Revvl 2 Plus Review
The Revvl 2 Plus is one of T-most Mobile’s affordable phones, coming in at $216. It’s a minor upgrade over its predecessor, but it does have a few redeeming aspects, such as a lengthy battery life and a vivid display. Unfortunately, when compared to similarly priced phones like the Motorola Moto G7 Power and the Nokia 7.1, its build quality, performance, and obsolete Android OS make it difficult to recommend.
Design and Display
The Revvl 2 Plus, which is made by TCL, appears to be a normal budget phone. It weighs 6.17 ounces and measures 6.38 by 2.95 by 0.34 inches (HWD). A 6-inch LCD dominates the front, with thick top and bottom bezels.
On the back of the phone, there’s a gleaming black plastic backplate with obvious T-Mobile and Revvl branding. Top and center are a dual camera stack and a fingerprint sensor. While it appears to be in fine condition when you take it out of the box, it is prone to fingerprints and scratches. When you compare it to the Moto G7 Power, it also feels cheap.
The frame is made of a durable matte plastic. A headphone jack is located on the top of the phone, while dual speakers and a USB-C charging connector are located on the bottom. The phone’s left side is empty except for the hybrid SIM/microSD slot, and the right side has a magenta power button and volume rocker. When tapped, both produce a nice click, but reaching the top of the volume rocker can be tough if you have small hands.
If you want a smaller phone, T-Mobile also sells the $168 Revvl 2, which has a smaller display and a smaller total footprint. But size isn’t the only flaw in the Revvl 2: The battery is smaller, there is less RAM, and the processor is slower.
The 6-inch LCD of the Revvl 2 Plus is adequate for the price. The resolution is 2,160 by 1,080 pixels, or 402 pixels per inch. While the Revvl 2 doesn’t have the same color range as more expensive phones, we found that colors were realistic in our lab tests. We also found the display to be quite bright (456 nits), so using it in direct sunlight should be no problem.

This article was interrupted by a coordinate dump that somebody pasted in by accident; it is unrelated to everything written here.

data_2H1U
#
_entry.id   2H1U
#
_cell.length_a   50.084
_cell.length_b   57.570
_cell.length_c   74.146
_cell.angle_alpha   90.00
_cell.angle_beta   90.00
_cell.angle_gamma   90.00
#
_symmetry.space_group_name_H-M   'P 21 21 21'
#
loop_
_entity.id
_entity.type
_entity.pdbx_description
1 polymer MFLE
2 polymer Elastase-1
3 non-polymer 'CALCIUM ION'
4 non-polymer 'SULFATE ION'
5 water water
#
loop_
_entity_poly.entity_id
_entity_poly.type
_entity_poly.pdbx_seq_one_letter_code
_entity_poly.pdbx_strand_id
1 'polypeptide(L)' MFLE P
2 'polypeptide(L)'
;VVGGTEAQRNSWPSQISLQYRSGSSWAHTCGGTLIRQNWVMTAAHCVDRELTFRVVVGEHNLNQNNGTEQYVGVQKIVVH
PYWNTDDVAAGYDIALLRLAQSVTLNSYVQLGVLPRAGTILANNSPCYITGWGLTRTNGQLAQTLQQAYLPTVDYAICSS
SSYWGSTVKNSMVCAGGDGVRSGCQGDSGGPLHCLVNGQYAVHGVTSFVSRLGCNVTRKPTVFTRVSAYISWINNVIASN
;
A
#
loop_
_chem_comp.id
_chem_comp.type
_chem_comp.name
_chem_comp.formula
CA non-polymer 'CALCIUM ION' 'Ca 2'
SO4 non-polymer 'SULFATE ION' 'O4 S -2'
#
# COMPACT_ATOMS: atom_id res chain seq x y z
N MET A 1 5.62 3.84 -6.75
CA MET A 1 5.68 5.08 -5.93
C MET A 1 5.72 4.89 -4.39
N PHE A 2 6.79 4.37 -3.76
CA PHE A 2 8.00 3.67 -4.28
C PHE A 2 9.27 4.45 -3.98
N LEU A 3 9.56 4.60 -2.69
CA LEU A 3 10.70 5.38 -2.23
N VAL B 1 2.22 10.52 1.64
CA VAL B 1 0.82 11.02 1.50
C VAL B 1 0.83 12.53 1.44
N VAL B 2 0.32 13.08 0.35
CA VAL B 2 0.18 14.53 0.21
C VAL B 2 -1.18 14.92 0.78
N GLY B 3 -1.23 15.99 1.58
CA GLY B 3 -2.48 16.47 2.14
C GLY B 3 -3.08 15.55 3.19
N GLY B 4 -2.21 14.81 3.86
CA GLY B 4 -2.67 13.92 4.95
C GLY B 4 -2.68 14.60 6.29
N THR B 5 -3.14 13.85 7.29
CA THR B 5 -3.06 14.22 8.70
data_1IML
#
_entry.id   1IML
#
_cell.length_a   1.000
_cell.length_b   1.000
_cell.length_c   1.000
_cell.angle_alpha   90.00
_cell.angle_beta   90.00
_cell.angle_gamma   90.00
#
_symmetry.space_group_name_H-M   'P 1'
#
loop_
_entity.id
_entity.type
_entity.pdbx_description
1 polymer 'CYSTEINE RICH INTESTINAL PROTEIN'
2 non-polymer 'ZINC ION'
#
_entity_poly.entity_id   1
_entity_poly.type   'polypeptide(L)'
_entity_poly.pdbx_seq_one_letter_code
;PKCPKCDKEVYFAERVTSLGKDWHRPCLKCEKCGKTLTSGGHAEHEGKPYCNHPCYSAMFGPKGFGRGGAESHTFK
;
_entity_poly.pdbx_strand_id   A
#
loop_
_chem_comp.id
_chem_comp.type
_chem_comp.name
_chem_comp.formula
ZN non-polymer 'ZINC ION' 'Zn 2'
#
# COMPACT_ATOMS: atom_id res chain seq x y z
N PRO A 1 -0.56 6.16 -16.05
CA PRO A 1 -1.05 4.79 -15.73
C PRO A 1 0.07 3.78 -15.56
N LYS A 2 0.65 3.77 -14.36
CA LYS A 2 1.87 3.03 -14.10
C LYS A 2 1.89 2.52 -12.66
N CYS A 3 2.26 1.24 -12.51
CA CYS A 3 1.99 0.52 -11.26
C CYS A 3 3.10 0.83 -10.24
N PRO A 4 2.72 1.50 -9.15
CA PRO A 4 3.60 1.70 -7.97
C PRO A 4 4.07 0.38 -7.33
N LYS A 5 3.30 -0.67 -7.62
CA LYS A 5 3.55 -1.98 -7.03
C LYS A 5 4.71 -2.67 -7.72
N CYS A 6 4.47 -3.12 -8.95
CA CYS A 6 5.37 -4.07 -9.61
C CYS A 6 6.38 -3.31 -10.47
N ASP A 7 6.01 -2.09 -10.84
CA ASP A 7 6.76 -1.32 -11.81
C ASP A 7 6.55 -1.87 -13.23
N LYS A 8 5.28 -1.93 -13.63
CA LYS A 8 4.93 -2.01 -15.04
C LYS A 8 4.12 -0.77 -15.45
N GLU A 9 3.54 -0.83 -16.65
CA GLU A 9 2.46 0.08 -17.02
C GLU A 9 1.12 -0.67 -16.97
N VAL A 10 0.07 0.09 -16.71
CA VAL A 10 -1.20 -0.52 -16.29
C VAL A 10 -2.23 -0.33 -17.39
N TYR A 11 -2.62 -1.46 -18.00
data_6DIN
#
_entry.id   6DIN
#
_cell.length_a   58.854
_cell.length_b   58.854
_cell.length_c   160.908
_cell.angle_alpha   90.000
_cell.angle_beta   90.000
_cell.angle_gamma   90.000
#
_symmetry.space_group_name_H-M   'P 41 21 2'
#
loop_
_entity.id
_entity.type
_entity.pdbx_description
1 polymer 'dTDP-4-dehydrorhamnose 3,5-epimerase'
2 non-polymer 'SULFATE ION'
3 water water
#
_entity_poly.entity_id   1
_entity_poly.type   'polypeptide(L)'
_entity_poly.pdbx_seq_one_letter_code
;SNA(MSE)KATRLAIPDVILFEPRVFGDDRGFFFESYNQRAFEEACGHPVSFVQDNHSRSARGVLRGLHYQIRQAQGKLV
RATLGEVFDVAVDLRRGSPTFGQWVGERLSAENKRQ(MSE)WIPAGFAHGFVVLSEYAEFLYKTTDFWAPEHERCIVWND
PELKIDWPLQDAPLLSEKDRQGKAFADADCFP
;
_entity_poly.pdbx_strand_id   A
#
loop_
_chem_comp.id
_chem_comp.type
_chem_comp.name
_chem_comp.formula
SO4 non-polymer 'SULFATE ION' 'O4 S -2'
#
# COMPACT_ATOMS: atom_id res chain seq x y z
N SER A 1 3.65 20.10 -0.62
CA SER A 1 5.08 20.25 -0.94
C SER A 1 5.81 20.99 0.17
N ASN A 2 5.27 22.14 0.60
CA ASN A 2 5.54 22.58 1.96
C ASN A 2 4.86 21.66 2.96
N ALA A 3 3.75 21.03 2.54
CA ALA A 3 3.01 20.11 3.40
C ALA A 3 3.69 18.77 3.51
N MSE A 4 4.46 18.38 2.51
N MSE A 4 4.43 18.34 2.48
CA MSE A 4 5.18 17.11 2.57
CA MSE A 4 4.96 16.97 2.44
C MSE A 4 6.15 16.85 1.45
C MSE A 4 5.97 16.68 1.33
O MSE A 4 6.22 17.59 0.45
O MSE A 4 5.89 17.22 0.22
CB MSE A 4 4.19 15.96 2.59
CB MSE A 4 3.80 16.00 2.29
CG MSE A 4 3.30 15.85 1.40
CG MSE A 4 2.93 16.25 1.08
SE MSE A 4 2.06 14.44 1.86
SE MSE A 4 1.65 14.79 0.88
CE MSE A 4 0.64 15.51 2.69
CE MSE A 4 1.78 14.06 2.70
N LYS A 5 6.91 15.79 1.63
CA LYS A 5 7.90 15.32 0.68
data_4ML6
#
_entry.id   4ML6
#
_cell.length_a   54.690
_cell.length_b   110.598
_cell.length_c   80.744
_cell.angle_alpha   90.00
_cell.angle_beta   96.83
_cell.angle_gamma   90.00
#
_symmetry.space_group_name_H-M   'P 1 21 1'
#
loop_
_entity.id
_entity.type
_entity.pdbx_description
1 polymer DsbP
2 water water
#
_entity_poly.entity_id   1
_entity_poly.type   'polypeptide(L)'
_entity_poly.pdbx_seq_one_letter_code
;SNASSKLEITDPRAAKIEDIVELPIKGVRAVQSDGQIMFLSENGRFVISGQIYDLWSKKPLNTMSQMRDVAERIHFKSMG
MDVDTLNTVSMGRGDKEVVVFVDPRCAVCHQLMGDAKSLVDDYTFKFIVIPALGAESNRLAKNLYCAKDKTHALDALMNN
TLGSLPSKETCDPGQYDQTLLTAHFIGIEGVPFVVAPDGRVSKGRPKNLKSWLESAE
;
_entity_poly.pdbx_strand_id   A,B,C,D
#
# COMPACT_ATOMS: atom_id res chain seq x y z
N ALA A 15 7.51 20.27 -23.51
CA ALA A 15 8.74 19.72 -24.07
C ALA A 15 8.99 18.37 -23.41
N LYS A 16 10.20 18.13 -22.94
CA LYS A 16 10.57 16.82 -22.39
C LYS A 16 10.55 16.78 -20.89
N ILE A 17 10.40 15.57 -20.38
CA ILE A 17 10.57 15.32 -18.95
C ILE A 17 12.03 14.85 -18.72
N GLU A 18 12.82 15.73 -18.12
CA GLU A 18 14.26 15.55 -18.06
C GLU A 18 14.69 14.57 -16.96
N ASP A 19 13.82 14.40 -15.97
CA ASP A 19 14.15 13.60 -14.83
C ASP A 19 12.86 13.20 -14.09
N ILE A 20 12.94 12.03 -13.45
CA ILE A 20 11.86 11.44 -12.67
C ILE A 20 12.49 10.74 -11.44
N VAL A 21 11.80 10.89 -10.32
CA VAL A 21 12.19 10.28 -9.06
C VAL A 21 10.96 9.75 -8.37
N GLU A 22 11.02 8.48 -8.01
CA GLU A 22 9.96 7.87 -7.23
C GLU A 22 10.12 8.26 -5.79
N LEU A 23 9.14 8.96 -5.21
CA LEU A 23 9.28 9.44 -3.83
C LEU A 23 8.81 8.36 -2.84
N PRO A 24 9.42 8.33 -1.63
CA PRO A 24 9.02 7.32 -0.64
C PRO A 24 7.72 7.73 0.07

The term “durability” is a bit of a misnomer. While the Revvl 2 Plus has a plastic body that should be more resistant to drops and dents than phones with glass backs, TCL does not specify the type of glass used in the display. It’s also not water proof, so a drop in the sink will almost certainly result in a dead phone. If you plan to use your phone near water, you should invest in a waterproof case.
Hardware and Performance
The Revvl 2 Plus is powered by a MediaTek Helio P23 chipset and 3GB of RAM. Internal storage is 32GB, with 26GB available right out of the box. If you require more storage, a microSD card can be used to add up to 128GB.
Performance is lacking, especially when compared to the Nokia 7.1 and Moto G7 Power. When you have more than a half-dozen apps open, they open slowly and multitasking becomes difficult. Gaming is likewise a no-no: during an hour of gameplay in Asphalt 8, we experienced skipped frames and the game froze three times.
In benchmark tests, the phone also performed poorly. It scored 4,848, well below the Moto G7 Power (6,107) and Nokia 7.1 on PCMark 2.0, a set of tests that simulate common smartphone workloads (6,224).
The phone’s 4,000mAh battery, on the other hand, is excellent. The battery lasted 14 hours and 32 minutes in our battery drain test, which streams video over Wi-Fi at full brightness. You should be able to go two days between charges with more judicious use. If you need a quick charge, you’ll have to wait a long because the Revvl 2 Plus lacks the Moto G7 Power’s quick charging option.
A dual-camera array with 12MP and 2MP sensors is found on the phone’s back. The front-facing selfie camera has an 8-megapixel resolution.
Both the back and front cameras operate admirably in bright light. Color accuracy is great in the test photos. Although we detected some detail loss in the background, we were nonetheless pleasantly delighted by the photographs as a whole.
Low-light testing is a another situation altogether. Test images taken with the rear camera are acceptable, albeit there is some noise and loss of background details. However, the front-facing camera performed poorly, with significant noise and blurring in the foreground and background.
Overall, the Revvl 2 Plus’s photo quality is somewhat better than the Moto G7 Power’s, but it falls short of the Nokia 7.1. However, it’s fine for social media posts.
The inexpensive phone market has developed over the last few years. It’s perfectly possible to find a good smartphone for under $300. T-Revvl Mobile’s 2 Plus, on the other hand, hasn’t kept up with the times. The build quality screams budget, and its low-end Mediatek processor is sluggish. At a comparable price, the Motorola Moto G7 Power and Nokia 7.1 both provide a considerably better experience.